Policy of 'none for the road' is the only way to tackle our motorist death figures
It's that time of year again, with barbecues fired up in every back garden and people drinking beer by the bucketload. But what happens when we think we are perfectly capable of driving ourselves home or driving to work the next morning? All too often, accidents.
Alcohol was a factor in 38pc of road deaths between 2008 and 2012, according to the latest report issued by the Road Safety Authority. The RSA said this percentage of all fatal collisions involved a driver, motorcyclist, cyclist or pedestrian who had consumed alcohol.
The report added half of all drivers of motorbikes and cars who were drinking had a blood alcohol level in excess of 201mg, or four times the legal limit. A quarter of drivers had levels above 251mg, that's five times the legal limit. The report also said: "The greatest proportion of those in the 16 to 24 and 25 to 34 age groups had in excess of 201mg of alcohol in their system."
RSA chief executive, Moyagh Murdock, said the perception that young people don't drink and drive was "blown out of the water" by these findings.
But even being found over the limit doesn't necessarily mean you'll face any consequences here in Ireland. Up to 60pc of drivers prosecuted for being over the limit in the past two years have been acquitted.
Last September, one drink-driving suspect had his case thrown out because his breath-test, showing more than twice the legal limit of 22mg per 100ml of breath, wasn't printed in Irish. He only received it in English. Many others have benefited from this decision, escaping their criminal convictions through this particular legal loophole.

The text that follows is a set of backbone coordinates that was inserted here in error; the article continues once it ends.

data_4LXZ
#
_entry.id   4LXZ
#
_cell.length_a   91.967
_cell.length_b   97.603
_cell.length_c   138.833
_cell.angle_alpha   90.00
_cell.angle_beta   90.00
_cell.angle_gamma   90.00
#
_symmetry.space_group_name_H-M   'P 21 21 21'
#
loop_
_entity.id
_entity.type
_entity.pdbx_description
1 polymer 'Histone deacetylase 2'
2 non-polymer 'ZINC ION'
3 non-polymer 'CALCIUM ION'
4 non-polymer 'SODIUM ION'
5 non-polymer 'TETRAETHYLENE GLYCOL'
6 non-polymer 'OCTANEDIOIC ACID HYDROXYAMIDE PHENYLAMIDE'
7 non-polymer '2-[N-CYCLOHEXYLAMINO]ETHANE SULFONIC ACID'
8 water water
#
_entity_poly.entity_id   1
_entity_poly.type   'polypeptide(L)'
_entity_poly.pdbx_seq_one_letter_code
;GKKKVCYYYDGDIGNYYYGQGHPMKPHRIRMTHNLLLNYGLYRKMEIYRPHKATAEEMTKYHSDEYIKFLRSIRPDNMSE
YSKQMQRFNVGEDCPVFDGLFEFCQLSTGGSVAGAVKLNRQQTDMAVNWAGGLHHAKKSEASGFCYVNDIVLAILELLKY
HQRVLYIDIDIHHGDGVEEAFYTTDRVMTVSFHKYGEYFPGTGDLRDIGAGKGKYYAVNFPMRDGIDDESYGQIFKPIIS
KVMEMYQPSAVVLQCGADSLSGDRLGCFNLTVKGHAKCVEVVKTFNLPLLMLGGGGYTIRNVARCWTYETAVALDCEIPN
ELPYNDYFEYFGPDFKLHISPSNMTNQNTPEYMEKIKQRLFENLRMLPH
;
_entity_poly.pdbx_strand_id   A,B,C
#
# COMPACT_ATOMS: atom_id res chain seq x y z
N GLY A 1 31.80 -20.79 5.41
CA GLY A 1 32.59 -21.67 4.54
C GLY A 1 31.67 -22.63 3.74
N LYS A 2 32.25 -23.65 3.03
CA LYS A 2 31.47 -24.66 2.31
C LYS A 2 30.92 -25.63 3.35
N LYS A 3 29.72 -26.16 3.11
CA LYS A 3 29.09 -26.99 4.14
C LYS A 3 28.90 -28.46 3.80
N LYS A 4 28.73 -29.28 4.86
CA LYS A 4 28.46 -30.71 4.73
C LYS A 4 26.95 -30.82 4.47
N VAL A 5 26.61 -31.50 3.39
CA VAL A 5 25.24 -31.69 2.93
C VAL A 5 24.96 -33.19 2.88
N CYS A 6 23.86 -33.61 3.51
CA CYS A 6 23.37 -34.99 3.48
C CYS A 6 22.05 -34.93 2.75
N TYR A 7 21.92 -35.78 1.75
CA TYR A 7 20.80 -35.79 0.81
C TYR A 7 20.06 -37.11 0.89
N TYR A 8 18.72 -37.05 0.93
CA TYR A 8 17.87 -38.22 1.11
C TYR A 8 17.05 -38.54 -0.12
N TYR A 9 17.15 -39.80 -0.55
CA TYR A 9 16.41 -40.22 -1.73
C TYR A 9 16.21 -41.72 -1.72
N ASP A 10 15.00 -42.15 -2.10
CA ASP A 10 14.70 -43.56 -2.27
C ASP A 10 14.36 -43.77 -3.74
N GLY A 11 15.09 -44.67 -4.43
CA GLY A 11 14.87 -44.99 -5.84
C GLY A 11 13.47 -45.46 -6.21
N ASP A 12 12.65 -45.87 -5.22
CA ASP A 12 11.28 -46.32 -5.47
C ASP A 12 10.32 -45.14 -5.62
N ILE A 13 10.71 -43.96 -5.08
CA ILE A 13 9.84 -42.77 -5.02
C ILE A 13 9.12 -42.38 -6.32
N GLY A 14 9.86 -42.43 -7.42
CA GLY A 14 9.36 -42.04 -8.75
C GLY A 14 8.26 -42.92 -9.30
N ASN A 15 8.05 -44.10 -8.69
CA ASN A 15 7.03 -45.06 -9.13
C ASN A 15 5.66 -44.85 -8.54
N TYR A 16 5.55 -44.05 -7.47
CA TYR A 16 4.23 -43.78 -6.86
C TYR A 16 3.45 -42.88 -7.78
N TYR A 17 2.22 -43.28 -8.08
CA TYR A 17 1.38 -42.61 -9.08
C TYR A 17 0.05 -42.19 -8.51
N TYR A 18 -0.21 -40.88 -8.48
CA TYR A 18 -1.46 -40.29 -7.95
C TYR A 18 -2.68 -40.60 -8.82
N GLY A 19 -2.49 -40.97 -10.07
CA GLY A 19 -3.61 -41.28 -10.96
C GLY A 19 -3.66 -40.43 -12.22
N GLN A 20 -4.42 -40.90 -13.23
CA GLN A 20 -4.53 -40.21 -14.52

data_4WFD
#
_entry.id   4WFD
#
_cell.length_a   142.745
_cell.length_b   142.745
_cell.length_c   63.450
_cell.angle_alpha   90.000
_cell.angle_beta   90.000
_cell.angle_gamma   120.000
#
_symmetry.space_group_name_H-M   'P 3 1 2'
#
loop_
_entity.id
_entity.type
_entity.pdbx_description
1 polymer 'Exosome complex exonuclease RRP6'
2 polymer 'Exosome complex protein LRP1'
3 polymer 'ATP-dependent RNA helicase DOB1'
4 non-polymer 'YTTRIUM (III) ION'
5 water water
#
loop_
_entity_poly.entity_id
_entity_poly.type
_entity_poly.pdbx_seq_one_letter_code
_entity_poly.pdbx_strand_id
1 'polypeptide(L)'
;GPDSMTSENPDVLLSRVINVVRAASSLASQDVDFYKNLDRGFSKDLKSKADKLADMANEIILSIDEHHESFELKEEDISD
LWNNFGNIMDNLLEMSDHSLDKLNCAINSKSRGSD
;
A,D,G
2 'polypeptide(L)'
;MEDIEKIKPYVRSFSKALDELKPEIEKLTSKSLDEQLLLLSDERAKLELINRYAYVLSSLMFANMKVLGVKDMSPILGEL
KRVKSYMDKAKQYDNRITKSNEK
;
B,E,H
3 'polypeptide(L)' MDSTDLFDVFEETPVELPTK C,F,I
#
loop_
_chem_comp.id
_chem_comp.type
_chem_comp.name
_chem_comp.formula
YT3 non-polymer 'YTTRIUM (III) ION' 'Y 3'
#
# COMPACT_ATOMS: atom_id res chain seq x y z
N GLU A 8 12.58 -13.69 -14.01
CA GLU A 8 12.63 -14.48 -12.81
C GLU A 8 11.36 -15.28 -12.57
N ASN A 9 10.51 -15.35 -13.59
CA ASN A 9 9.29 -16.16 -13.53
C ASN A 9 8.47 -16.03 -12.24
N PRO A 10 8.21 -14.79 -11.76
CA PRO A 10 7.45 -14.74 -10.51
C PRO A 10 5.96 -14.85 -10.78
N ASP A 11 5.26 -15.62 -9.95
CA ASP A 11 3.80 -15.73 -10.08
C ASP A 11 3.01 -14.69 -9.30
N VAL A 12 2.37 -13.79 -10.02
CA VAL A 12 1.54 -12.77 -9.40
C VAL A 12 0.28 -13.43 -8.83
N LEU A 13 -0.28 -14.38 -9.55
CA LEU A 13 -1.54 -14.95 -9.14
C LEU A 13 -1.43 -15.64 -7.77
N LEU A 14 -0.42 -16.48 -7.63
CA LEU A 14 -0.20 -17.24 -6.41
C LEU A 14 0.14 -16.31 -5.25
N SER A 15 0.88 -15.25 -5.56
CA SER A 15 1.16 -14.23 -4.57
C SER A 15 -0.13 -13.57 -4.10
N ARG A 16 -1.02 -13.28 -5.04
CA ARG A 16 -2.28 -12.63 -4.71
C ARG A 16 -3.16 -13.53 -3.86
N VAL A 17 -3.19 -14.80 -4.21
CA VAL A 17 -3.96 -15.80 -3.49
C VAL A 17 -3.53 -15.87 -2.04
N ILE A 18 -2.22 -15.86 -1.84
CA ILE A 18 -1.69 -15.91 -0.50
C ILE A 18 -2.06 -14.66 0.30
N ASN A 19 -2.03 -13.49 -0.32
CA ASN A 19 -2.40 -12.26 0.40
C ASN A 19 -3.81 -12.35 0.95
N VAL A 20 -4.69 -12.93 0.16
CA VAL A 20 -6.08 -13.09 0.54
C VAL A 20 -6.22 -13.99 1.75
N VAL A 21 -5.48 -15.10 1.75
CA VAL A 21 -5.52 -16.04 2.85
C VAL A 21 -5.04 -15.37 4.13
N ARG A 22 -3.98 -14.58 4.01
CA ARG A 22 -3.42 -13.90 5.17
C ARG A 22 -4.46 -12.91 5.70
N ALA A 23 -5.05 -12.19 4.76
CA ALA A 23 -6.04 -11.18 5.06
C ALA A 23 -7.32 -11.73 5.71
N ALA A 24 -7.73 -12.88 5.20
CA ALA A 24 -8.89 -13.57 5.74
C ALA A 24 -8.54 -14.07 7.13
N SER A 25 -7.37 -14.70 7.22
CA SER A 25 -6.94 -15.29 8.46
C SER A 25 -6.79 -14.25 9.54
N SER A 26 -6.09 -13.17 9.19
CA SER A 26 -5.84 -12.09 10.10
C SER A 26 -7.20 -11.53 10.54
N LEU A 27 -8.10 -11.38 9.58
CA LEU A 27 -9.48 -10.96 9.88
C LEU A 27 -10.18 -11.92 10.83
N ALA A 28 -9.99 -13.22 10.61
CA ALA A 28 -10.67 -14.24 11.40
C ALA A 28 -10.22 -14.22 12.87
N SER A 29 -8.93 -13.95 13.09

We've all seen images of powerful cars, built to the highest safety standards, smashed up by lethal impacts. Yet we are still getting into our own cars with a pint or three on board and don't think about what will happen to us and our passengers in a split-'second of unforeseen tragedy.
Look at the map of Europe, colour-coded according to the various drink-driving limits, and you'll see that we rank among the highest, allowing 50mg per 100ml of blood. There is actually zero tolerance to alcohol across swathes of Russia and Eastern Europe. In Estonia, drivers are allowed only 20mg of alcohol - the same level which applies to airline pilots. Norway and Sweden are famous for a culture intolerant to drink driving.
The rules in both allow only a tiny margin of error, with a limit of 20mg, and particularly severe penalties (including prison) for those in breach of it. In Austria, those who have held their licence for less than two years need to be very careful - the limit is close to zero, at just 1mg. Many other European countries have zero tolerance if you're under 24.
Whenever we talk about lowering the drinking limits further, people say that it would only penalise rural dwellers who must use their car to get to the pub. But don't tell me that our Government is concerned about our human right to get plastered. It's more about them being in thrall to those who create the alcoholic drinks. The gardaí breath-tested thousands of motorists on the bank holiday weekend, but I'm not sure this is enough of a deterrent. They are so stretched in rural areas right now that the chances of being spotted when you're driving back from a night in the pub are slim.
Banning drivers from imbibing any alcohol is a drastic move, but it would be a sensible one. Do you know many people who can have just the one drink, especially when surrounded by friends in a summery mood?
That's why dropping our drink driving level from 80mg to 50mg in 2012 didn't make much difference. It's also why, in spite of all those health campaigns and endless moaning about liver disease, we're choosing to binge-drink even more.
Four in 10 of all deaths on the road involves booze. More worrying, the number of young people who drink and drive is rising, so we have to conclude that there is little or no stigma attached to being caught. Can we ignore these warning signs?
Banning drivers from drinking would put down a marker. Rural pubs could band together to fund subsidised taxi services, and more buses and trains should run into the night. Money well spent if road fatality figures improve.